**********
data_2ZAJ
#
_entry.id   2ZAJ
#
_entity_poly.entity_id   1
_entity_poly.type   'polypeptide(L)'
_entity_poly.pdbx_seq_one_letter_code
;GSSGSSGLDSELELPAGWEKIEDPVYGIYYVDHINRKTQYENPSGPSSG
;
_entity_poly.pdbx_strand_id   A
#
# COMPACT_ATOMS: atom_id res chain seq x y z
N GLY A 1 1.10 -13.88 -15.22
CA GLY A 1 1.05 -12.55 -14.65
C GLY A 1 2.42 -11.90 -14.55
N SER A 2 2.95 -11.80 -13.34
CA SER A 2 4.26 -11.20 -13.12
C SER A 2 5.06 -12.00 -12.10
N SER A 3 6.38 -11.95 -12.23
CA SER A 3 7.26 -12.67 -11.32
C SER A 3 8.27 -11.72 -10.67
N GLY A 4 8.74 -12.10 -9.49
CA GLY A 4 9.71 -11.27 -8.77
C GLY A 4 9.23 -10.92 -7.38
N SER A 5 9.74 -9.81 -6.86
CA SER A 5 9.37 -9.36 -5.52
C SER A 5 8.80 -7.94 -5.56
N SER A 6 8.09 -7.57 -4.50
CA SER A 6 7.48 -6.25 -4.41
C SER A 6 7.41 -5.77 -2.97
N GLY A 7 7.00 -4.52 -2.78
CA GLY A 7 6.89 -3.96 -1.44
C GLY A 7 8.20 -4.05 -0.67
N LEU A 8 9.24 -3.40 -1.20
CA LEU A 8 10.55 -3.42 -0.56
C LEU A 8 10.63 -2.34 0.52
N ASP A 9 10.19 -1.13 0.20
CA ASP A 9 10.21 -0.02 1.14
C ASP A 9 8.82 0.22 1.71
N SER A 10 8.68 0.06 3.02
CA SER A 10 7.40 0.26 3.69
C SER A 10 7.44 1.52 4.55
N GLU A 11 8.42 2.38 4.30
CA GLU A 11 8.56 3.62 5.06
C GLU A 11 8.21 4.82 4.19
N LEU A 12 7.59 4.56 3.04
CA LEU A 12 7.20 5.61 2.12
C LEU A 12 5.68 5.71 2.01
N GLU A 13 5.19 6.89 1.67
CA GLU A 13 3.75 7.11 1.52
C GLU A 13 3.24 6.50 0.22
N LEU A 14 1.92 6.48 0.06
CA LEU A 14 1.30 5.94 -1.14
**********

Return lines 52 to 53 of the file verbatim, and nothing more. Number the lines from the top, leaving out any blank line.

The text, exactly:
N LEU A 14 1.92 6.48 0.06
CA LEU A 14 1.30 5.94 -1.14